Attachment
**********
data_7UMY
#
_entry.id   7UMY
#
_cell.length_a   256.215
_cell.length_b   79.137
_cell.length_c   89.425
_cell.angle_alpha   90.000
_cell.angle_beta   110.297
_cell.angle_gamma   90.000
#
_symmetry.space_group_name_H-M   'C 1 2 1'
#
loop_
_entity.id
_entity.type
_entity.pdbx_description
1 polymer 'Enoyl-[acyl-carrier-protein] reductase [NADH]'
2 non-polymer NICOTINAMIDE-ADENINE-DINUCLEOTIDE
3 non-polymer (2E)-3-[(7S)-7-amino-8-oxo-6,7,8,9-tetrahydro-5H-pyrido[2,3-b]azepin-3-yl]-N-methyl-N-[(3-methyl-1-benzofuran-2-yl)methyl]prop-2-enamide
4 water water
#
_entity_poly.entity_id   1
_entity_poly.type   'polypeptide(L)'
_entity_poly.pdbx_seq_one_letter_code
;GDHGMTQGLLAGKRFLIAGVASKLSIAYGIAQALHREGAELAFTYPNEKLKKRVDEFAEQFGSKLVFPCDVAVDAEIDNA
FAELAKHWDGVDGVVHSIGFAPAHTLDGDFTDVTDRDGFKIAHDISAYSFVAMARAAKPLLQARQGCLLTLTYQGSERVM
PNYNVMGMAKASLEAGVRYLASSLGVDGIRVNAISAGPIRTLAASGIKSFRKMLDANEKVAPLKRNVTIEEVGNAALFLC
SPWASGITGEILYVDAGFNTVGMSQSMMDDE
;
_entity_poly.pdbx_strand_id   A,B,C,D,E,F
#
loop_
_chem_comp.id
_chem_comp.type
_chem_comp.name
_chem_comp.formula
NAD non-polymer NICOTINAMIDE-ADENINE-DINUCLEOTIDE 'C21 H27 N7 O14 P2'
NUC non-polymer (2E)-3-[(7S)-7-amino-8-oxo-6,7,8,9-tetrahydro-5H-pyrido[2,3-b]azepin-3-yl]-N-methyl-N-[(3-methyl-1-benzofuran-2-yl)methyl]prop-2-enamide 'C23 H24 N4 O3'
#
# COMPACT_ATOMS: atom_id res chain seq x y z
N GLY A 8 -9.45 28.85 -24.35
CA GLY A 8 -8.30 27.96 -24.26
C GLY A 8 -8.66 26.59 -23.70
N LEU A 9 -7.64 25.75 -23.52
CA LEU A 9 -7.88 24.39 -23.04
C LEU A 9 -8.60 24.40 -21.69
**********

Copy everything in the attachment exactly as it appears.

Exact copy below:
data_7UMY
#
_entry.id   7UMY
#
_cell.length_a   256.215
_cell.length_b   79.137
_cell.length_c   89.425
_cell.angle_alpha   90.000
_cell.angle_beta   110.297
_cell.angle_gamma   90.000
#
_symmetry.space_group_name_H-M   'C 1 2 1'
#
loop_
_entity.id
_entity.type
_entity.pdbx_description
1 polymer 'Enoyl-[acyl-carrier-protein] reductase [NADH]'
2 non-polymer NICOTINAMIDE-ADENINE-DINUCLEOTIDE
3 non-polymer (2E)-3-[(7S)-7-amino-8-oxo-6,7,8,9-tetrahydro-5H-pyrido[2,3-b]azepin-3-yl]-N-methyl-N-[(3-methyl-1-benzofuran-2-yl)methyl]prop-2-enamide
4 water water
#
_entity_poly.entity_id   1
_entity_poly.type   'polypeptide(L)'
_entity_poly.pdbx_seq_one_letter_code
;GDHGMTQGLLAGKRFLIAGVASKLSIAYGIAQALHREGAELAFTYPNEKLKKRVDEFAEQFGSKLVFPCDVAVDAEIDNA
FAELAKHWDGVDGVVHSIGFAPAHTLDGDFTDVTDRDGFKIAHDISAYSFVAMARAAKPLLQARQGCLLTLTYQGSERVM
PNYNVMGMAKASLEAGVRYLASSLGVDGIRVNAISAGPIRTLAASGIKSFRKMLDANEKVAPLKRNVTIEEVGNAALFLC
SPWASGITGEILYVDAGFNTVGMSQSMMDDE
;
_entity_poly.pdbx_strand_id   A,B,C,D,E,F
#
loop_
_chem_comp.id
_chem_comp.type
_chem_comp.name
_chem_comp.formula
NAD non-polymer NICOTINAMIDE-ADENINE-DINUCLEOTIDE 'C21 H27 N7 O14 P2'
NUC non-polymer (2E)-3-[(7S)-7-amino-8-oxo-6,7,8,9-tetrahydro-5H-pyrido[2,3-b]azepin-3-yl]-N-methyl-N-[(3-methyl-1-benzofuran-2-yl)methyl]prop-2-enamide 'C23 H24 N4 O3'
#
# COMPACT_ATOMS: atom_id res chain seq x y z
N GLY A 8 -9.45 28.85 -24.35
CA GLY A 8 -8.30 27.96 -24.26
C GLY A 8 -8.66 26.59 -23.70
N LEU A 9 -7.64 25.75 -23.52
CA LEU A 9 -7.88 24.39 -23.04
C LEU A 9 -8.60 24.40 -21.69